In the same way, on a smaller scale, the start of a new year also feels significant. It might even spur us to write things that might eventually prove significant. But at most, it's just one point in a series of changes. Similarly, the sack of Rome was a shock, but it didn't in itself end long-distance trade or stop minting coins or take good pottery away from farmers.
The fall of Rome is just one example that was on my mind because of the book I just read. I could also talk about other things. For example, did the Protestant Reformation start with Wycliffe or Huss or Luther? If Luther, did it start when he posted the 95 Theses in 1517, when he refused to recant at Worms in 1521, or when the princes objected to Luther's condemnation at Speyer in 1529? Did American independence start with the First Continental Congress in 1774, the Battles of Lexington and Concord in April 1775, the resolution for independence on 2 July 1776, the longer Declaration of Independence on 4 July 1776, or the Treaty of Paris in 1783? I could give good arguments for any one of these events, but the truest answer is that they're all important events which all contributed to the phenomena we - looking back over history - lump together as American independence or the Protestant Reformation.
Even beyond that - the effects of the Protestant Reformation and American independence both played out over decades (if not centuries) after the events themselves had happened. To look at America, Americans needed to figure out how to govern themselves in their new country, both on the state level and the federal, both of which saw passionate debates over the next decades. I could say it ended with the "Revolution of 1800" (which I'm planning to write about in several weeks), but from another perspective I could say the revolutionary spirit of equality wasn't played out until Jacksonian Democracy if not the Civil War and Emancipation. And then, there're so many other events which followed through on the currents of the Revolution, like the establishment of the new Episcopal Church in America distinct from the Church of England, America standing up to Britain in the War of 1812, and even the Latin American revolutions.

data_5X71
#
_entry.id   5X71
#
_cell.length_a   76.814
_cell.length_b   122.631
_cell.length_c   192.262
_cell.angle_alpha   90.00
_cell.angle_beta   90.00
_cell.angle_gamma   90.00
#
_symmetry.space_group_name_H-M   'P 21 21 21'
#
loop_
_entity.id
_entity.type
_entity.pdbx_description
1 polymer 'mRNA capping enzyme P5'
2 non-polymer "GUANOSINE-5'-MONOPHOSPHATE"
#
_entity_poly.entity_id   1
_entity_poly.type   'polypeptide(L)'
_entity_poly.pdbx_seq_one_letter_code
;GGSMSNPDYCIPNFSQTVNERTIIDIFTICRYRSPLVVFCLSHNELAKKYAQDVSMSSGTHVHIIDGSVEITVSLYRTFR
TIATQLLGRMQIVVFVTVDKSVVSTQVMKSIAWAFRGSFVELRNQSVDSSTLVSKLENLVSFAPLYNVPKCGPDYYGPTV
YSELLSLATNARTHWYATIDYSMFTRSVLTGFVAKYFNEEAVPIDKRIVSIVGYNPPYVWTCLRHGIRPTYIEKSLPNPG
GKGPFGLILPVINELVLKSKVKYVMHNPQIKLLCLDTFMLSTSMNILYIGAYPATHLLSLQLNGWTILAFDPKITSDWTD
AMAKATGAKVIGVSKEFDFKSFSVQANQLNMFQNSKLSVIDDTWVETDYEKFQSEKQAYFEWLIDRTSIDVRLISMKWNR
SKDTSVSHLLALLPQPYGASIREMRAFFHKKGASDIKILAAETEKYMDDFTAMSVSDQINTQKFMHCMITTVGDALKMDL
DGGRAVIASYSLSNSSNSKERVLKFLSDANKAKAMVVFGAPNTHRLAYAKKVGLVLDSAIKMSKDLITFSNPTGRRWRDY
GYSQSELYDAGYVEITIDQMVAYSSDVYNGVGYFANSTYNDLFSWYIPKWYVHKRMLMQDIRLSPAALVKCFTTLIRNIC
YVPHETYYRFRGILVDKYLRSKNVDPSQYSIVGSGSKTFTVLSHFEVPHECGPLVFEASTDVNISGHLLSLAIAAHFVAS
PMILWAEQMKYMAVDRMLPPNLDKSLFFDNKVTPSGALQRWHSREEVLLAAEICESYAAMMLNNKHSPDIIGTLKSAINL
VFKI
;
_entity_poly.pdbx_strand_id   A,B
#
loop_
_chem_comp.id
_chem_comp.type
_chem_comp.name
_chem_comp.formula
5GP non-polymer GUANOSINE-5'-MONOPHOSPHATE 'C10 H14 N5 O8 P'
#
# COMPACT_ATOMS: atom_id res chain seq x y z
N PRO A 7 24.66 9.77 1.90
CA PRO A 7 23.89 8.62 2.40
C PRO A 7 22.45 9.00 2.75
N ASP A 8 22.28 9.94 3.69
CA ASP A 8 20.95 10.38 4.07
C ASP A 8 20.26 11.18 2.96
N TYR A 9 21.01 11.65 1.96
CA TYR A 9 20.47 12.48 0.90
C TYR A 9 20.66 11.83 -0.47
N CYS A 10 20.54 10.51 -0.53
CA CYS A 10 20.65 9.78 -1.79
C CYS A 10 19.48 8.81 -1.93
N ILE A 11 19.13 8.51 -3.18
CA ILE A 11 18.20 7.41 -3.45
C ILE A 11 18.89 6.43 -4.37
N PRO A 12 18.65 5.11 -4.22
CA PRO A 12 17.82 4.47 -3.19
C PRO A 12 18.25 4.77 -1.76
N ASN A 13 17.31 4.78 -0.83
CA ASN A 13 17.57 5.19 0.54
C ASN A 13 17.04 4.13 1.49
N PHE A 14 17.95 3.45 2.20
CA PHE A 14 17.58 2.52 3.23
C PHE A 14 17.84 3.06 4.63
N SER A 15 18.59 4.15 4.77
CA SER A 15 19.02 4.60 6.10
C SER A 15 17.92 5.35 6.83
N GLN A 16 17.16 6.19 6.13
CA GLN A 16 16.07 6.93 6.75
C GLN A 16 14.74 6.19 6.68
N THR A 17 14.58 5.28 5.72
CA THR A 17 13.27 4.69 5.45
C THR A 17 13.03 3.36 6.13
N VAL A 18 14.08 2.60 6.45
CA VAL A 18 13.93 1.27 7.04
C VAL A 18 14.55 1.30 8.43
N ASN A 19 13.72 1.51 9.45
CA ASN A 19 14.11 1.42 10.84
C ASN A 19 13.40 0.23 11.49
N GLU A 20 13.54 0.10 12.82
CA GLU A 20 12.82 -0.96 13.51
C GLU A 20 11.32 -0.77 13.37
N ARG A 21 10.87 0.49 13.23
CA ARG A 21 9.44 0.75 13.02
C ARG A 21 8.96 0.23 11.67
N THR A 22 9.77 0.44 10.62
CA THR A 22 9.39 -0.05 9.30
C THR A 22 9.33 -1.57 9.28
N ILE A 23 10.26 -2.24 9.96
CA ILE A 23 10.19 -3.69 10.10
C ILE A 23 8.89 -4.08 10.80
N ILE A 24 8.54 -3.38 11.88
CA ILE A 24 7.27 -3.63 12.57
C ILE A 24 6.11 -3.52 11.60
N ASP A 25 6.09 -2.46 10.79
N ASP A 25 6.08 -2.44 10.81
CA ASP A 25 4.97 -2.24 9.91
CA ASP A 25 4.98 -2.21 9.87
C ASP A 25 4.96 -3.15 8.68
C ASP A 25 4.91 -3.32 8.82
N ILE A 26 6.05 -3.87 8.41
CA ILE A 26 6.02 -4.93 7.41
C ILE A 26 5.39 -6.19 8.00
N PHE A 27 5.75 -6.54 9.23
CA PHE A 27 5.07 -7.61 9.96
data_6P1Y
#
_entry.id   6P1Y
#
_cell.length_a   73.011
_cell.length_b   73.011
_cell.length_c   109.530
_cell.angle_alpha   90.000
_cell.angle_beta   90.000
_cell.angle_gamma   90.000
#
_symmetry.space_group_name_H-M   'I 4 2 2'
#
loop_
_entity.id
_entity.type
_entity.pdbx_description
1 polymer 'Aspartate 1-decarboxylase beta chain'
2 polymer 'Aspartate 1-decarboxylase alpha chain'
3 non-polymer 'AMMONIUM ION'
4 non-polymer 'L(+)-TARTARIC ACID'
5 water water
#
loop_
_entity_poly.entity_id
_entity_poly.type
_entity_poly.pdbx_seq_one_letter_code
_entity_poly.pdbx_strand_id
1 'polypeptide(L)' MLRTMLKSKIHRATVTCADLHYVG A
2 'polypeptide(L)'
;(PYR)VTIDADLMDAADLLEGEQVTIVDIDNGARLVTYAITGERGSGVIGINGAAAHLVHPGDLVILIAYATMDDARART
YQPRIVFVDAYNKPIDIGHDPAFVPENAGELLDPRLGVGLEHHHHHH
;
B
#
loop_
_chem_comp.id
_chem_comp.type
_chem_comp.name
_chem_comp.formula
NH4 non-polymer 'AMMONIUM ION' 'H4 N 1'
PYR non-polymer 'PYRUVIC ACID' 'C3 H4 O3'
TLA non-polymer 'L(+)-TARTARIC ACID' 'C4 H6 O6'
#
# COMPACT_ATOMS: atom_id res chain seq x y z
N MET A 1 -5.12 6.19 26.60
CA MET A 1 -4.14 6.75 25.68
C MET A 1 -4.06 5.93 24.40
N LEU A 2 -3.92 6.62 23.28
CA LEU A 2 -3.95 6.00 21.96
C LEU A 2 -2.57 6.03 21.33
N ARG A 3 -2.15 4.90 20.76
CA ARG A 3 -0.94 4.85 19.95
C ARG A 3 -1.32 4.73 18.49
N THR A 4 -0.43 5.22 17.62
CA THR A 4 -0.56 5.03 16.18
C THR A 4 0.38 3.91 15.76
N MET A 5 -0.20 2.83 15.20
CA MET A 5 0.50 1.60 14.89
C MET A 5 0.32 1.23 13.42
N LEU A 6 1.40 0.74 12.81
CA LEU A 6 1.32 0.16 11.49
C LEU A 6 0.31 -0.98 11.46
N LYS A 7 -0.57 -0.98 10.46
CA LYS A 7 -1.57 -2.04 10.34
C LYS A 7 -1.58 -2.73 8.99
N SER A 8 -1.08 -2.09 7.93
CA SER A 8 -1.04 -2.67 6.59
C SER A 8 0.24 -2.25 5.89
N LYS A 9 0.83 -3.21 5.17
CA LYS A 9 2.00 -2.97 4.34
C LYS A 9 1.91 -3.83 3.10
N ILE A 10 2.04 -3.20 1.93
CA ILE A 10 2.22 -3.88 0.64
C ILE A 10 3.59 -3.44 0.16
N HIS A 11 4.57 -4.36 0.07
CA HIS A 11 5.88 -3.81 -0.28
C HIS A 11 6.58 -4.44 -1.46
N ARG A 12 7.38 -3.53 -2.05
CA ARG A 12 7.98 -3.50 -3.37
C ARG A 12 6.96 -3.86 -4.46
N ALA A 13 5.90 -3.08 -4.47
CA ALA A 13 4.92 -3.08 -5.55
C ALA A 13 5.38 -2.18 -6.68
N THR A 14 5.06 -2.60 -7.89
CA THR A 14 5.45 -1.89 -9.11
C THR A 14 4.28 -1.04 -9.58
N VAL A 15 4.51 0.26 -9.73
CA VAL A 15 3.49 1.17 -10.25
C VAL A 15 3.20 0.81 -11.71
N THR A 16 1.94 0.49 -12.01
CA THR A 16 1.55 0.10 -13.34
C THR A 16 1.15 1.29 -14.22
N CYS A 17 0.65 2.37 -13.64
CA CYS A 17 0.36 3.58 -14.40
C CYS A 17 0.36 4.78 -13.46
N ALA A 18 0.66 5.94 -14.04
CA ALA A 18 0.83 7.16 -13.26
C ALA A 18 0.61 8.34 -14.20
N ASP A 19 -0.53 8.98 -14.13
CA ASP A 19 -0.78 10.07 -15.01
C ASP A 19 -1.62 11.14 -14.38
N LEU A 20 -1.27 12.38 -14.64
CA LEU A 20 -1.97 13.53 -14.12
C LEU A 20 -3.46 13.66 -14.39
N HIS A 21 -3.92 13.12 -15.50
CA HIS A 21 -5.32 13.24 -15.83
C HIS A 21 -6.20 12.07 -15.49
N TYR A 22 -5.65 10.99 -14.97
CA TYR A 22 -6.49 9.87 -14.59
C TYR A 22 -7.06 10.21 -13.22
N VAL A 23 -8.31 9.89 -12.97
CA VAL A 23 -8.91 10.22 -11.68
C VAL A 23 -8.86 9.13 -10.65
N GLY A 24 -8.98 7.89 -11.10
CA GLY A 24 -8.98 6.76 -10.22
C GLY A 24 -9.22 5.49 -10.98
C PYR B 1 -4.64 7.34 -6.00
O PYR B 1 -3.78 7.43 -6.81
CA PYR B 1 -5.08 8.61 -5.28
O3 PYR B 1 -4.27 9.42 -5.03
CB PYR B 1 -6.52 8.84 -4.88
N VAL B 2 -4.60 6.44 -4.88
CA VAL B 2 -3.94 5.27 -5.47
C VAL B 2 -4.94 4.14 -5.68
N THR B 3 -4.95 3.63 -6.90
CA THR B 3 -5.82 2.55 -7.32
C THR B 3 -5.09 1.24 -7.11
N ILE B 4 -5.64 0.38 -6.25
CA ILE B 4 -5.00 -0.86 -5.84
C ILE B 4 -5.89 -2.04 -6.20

The day after the Declaration of Independence, someone could say truthfully that they were in a new independent country... though if they were in British-occupied territory, it might be at some risk to their liberty; and it's only in retrospect that we could agree they were being truthful. But they couldn't say the trend that birthed an independent America was fully brought to fruition. In the same way, after the sack of Rome, Jerome could lament the sack, but he couldn't say that the trend of Roman decline had been fully played out. A notable event had happened, but the world had not instantly changed around it.
It's a new year. We may hope for changes in the world; we may look at the world and see it's changed. We may do the same thing in our own lives. But the changes have not yet been fully birthed.